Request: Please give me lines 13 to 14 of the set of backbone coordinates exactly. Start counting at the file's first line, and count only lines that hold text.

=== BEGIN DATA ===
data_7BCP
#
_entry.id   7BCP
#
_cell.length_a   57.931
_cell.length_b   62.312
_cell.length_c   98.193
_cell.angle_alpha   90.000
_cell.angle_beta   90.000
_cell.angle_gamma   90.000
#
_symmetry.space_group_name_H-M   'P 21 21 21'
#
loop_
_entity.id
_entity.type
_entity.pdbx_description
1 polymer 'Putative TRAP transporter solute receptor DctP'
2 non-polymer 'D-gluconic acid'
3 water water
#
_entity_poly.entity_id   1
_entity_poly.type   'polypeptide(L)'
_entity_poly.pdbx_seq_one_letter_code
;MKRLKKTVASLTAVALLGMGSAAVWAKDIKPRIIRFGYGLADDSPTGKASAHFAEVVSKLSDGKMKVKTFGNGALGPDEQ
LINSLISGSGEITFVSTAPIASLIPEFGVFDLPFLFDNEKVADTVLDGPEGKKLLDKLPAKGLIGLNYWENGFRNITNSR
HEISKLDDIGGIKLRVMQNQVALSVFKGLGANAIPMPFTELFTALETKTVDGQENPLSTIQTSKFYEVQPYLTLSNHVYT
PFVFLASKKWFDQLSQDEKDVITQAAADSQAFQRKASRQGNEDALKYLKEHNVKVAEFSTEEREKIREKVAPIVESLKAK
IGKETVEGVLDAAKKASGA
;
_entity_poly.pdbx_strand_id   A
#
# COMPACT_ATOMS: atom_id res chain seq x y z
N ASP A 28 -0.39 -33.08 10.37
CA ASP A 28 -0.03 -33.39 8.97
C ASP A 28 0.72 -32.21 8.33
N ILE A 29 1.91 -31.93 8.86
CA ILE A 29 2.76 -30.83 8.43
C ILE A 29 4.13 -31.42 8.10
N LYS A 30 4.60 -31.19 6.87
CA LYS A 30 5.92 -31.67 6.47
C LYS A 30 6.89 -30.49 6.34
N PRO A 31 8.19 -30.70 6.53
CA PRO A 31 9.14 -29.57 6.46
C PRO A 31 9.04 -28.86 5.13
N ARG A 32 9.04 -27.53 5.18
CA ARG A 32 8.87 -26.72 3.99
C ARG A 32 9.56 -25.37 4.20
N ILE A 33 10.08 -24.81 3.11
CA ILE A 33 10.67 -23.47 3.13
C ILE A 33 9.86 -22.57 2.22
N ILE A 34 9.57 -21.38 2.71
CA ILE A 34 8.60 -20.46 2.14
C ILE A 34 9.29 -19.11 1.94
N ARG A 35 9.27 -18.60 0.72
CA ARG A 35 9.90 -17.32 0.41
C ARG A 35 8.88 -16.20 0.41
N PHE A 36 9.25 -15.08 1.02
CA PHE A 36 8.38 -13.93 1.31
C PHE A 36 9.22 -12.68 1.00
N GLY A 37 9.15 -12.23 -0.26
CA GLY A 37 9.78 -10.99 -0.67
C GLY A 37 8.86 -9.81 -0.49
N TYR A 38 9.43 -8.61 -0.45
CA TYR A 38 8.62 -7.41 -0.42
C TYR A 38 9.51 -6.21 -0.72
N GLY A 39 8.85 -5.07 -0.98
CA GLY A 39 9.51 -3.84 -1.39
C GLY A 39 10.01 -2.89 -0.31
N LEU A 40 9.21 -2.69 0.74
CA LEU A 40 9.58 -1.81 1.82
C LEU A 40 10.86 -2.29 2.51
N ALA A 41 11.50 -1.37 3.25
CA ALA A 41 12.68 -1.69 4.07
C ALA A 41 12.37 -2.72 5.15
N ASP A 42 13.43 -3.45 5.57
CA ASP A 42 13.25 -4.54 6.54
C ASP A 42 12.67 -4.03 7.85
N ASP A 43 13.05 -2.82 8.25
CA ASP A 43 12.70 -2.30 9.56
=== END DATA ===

#
loop_